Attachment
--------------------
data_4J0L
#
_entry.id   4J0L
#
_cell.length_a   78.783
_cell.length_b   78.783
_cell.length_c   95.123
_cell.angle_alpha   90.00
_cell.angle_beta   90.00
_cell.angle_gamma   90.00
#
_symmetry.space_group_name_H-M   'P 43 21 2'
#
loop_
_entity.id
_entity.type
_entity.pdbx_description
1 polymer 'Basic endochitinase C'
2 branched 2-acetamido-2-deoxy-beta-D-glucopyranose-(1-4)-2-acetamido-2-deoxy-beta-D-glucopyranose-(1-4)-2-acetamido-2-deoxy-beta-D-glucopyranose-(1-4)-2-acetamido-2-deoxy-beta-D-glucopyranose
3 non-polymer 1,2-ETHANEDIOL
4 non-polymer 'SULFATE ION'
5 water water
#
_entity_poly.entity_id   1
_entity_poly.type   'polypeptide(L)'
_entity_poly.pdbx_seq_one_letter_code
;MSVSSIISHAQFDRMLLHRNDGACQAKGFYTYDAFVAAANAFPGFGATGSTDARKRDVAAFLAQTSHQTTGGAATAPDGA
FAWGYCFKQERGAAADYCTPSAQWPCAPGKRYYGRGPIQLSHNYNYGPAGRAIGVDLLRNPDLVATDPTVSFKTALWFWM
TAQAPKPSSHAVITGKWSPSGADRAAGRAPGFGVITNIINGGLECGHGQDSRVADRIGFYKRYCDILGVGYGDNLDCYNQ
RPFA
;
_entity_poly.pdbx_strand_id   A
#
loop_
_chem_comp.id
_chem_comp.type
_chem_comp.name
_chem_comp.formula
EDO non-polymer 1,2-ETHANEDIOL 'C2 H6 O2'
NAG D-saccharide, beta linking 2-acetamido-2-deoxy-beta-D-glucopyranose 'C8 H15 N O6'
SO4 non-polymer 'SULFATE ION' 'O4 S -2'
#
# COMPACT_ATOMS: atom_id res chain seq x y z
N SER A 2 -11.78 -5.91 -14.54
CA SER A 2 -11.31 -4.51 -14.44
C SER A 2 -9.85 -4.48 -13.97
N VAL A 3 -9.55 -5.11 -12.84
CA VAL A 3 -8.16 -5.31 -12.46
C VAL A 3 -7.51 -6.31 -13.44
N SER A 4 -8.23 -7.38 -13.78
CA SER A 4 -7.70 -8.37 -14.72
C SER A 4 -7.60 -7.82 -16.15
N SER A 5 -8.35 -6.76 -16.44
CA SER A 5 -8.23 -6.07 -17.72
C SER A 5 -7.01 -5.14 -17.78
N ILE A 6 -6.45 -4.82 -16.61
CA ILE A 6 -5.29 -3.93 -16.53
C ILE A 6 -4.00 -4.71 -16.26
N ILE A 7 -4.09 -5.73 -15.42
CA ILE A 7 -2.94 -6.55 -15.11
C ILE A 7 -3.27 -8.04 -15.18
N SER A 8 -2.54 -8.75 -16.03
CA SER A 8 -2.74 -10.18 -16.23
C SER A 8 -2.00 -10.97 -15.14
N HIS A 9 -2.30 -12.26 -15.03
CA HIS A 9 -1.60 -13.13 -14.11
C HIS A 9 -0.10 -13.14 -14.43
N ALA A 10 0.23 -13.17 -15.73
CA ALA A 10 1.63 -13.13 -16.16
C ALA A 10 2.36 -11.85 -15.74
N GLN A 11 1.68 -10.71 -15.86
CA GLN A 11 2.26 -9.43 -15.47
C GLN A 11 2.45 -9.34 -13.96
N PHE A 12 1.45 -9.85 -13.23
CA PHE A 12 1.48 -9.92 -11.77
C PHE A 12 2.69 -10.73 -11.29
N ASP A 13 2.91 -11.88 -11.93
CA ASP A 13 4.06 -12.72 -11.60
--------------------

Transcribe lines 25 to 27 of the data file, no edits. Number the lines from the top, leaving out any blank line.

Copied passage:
_entity_poly.type   'polypeptide(L)'
_entity_poly.pdbx_seq_one_letter_code
;MSVSSIISHAQFDRMLLHRNDGACQAKGFYTYDAFVAAANAFPGFGATGSTDARKRDVAAFLAQTSHQTTGGAATAPDGA